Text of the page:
by Erica Neser IBCLC
“I never knew breastfeeding would be painful!”
I hear this lament very often at our breastfeeding clinic. Realistic expectations, enough information and more importantly, a good support system are essential for successful breastfeeding. Yes, breastfeeding can initially be painful. What we need to remember is that the pain will get less intense fairly quickly and will go away completely after a while. It helps to know it is normal, and it is temporary. And there are many ways of dealing with these problems.
I have thought a lot about how breastfeeding is portrayed. We see posters promoting breastfeeding showing a serene mother with glowing skin and hair, and pearls around her neck, her satin nightie delicately exposing just a little of her lovely breast. Her baby is gazing adoringly into her smiling face. Just beautiful.
And then we have the real mother in the real world, breastfeeding her newborn: she is sitting awkwardly, one hand holding her breast, the other holding baby’s head a little clumsily, trying to keep the two together; she’s not wearing a satin nightie, and certainly no pearls. She is in a wrinkled t-shirt with some wet spots where her milk leaked, and she is exposing not just her whole breast, but some of her tummy as well. She needs more hands. When baby finally takes the breast, she grits her teeth and counts to twenty and back. Her shoulders are in a cramp but she doesn’t dare to move in case baby becomes unstuck. She’s terribly thirsty. Baby is not gazing into her eyes, his face is squashed up against the breast and she worries that he won’t be able to breathe, but she doesn’t have another hand to help him with that. He keeps falling asleep, but as soon as she tries to take him off, he starts another sucking frenzy. And worst of all, she knows the whole feed is going to take over an hour. This scene is real and quite normal!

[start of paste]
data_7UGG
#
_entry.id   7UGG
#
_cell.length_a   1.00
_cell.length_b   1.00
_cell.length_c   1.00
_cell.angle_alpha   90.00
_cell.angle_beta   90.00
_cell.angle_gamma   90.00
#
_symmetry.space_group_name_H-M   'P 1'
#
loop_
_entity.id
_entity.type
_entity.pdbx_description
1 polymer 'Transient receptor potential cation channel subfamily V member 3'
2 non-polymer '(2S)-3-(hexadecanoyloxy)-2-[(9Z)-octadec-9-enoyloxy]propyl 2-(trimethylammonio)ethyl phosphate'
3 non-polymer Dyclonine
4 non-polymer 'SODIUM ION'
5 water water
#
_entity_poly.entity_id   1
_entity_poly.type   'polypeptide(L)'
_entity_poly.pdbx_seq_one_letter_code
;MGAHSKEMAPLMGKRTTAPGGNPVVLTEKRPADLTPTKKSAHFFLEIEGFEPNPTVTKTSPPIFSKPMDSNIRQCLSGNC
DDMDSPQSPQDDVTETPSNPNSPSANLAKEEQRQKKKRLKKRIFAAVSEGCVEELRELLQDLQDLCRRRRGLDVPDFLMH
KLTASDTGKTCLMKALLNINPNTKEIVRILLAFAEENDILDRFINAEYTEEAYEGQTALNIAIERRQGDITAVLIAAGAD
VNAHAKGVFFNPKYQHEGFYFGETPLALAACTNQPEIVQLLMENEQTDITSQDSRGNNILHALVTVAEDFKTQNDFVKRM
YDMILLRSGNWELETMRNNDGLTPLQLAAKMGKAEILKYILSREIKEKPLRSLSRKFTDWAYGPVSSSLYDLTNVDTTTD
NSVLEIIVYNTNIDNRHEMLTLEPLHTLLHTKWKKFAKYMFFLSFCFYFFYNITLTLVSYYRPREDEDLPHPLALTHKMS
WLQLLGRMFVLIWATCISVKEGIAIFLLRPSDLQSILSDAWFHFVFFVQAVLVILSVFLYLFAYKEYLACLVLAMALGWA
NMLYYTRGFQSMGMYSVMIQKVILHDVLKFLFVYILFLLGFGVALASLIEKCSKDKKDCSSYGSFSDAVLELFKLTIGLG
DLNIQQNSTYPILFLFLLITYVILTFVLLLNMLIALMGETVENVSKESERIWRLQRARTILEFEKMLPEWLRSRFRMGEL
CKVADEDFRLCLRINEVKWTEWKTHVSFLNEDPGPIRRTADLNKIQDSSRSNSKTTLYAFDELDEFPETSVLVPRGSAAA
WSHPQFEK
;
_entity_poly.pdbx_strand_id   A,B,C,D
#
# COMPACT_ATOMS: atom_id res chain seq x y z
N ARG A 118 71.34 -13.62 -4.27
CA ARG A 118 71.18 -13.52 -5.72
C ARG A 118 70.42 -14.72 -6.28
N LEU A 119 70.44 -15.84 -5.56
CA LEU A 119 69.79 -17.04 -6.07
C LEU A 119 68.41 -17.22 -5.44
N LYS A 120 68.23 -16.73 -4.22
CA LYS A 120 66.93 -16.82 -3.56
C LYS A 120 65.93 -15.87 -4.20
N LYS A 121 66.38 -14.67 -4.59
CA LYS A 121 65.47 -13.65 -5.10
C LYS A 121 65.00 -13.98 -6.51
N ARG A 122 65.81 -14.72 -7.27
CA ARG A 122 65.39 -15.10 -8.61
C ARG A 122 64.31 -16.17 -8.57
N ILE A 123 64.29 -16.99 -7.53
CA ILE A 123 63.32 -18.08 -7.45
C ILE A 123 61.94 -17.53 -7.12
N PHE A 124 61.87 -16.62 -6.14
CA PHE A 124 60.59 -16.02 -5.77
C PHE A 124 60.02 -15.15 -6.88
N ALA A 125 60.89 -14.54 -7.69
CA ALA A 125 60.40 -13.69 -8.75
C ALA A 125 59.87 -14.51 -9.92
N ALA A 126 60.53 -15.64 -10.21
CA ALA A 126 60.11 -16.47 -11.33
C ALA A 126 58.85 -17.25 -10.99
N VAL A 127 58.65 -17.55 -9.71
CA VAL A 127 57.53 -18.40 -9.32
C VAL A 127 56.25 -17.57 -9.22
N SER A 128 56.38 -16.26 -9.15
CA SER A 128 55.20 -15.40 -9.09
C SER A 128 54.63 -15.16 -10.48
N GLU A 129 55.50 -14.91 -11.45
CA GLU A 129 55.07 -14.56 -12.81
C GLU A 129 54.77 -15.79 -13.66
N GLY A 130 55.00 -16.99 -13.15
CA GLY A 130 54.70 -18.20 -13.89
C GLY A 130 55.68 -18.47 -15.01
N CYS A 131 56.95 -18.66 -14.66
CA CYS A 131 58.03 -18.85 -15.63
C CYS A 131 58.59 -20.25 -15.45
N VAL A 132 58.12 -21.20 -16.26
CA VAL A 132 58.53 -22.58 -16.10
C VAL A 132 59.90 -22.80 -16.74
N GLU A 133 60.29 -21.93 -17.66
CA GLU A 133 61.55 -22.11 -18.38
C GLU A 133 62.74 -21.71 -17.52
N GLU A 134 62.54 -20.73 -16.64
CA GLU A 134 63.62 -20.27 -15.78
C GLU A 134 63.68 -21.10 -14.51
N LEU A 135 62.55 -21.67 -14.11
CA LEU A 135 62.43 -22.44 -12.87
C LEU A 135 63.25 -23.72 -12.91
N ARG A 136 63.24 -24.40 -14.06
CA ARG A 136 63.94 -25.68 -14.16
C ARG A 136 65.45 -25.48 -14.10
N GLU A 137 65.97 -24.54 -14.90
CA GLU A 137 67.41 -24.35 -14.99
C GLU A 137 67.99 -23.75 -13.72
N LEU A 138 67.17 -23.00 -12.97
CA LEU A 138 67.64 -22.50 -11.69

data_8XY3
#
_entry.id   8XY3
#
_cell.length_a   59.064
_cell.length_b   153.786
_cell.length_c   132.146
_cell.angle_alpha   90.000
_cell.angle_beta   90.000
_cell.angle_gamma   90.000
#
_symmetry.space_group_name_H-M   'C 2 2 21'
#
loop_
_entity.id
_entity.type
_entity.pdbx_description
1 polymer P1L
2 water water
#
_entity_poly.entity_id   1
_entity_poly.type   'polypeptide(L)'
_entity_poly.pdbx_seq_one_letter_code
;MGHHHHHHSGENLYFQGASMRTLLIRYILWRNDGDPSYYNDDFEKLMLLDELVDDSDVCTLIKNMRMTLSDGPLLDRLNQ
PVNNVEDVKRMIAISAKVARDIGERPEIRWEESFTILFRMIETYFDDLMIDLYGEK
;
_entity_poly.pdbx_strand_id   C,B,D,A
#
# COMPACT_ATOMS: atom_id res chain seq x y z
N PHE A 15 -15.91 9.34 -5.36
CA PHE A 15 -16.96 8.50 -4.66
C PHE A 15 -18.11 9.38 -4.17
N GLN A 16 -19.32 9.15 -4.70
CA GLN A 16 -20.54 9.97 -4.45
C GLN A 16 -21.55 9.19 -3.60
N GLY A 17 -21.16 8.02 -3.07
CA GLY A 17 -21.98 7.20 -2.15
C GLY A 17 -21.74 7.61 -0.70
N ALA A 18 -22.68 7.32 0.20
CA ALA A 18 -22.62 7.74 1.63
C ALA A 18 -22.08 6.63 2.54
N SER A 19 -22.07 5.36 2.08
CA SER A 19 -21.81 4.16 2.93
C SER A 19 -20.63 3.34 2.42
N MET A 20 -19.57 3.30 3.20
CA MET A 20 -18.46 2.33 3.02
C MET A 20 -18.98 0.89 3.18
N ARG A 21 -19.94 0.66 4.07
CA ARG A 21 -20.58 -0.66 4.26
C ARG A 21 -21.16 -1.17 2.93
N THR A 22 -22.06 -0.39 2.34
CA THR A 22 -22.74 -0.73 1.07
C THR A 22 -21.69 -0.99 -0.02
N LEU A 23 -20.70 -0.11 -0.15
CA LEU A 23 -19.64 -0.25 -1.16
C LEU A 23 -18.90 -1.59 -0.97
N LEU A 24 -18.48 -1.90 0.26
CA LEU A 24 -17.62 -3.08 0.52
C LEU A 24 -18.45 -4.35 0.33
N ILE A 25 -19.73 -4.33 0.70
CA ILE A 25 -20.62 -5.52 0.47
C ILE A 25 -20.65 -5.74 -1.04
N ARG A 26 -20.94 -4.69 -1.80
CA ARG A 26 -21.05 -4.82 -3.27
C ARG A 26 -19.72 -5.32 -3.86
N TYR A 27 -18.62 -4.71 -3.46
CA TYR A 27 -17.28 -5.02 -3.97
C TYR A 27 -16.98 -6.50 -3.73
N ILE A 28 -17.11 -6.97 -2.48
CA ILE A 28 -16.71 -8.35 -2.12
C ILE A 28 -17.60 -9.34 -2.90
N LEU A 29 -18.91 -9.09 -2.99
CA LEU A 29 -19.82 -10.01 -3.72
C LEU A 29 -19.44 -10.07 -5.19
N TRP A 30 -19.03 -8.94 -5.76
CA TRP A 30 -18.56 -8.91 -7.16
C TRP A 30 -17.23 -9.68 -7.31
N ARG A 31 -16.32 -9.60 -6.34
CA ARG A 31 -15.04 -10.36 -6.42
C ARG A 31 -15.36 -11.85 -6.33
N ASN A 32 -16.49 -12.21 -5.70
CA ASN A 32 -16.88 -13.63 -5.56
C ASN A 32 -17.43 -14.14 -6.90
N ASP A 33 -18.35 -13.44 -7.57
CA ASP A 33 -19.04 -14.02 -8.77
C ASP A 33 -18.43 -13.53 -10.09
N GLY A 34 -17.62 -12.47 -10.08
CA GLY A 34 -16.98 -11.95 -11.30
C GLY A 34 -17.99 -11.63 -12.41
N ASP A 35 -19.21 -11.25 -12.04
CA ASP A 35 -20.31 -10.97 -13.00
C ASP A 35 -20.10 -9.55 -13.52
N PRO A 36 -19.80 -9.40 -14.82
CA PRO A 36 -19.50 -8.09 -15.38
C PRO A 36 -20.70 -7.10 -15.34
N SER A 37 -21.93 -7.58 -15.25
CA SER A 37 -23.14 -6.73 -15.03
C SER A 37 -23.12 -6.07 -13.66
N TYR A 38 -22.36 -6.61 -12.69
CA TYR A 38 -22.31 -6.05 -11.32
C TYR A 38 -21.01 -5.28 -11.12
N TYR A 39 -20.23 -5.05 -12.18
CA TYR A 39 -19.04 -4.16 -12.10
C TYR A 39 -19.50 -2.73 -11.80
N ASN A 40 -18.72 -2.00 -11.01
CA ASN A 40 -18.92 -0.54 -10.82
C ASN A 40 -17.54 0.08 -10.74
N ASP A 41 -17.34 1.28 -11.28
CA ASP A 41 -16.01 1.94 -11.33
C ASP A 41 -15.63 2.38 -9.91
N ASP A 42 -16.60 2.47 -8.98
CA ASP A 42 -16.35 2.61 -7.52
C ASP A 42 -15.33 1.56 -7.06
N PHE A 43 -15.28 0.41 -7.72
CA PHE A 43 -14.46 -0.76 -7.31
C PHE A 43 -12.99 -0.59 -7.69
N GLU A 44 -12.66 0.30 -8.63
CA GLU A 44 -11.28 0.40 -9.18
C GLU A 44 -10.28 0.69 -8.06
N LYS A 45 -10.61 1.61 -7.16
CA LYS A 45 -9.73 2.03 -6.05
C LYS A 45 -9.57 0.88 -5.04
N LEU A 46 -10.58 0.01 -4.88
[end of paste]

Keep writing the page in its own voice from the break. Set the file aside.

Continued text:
A few weeks down the line, we have the same mother sitting comfortably, baby tucked under her discreetly pulled up t-shirt. Her visitors hadn’t even noticed that she is breastfeeding. Her one arm is tucked under baby’s bottom and she holds a glass of water in the other hand. Five minutes later, baby’s face reappears from under her shirt. With one hand she quickly fastens her feeding bra and continues her conversation. This scene is real too. I see it all the time.
Breastfeeding can be painful and hard in the beginning. It takes commitment. But it can also be as easy as 1-2-3. I believe breastfeeding is 90% attitude and 10% technique. Success does depend on whether or not your nipples get very sore, whether or not you have enough milk, and whether or not your baby latches well. But success depends much more on your feelings about breastfeeding and the support you receive. Is it your own choice to breastfeed? Or do you feel pressured into breastfeeding? Do you feel that you are only breastfeeding because NOT breastfeeding would cause you too much guilt? It is wise to work through these feelings at some point, because they can impact on your ability to persevere with breastfeeding if the going gets tough.
It is OK not to enjoy breastfeeding initially (or at all). Most mothers feel this way at some point. It makes a tremendous difference if you can talk to someone who understands what you are going through, who can tell you that you are doing well, even if it doesn’t feel that way. A supportive partner can be the best breastfeeding counsellor, just by listening and sympathising. Support and encouragement from friends, family and your clinic can make all the difference. And it really does get easier!
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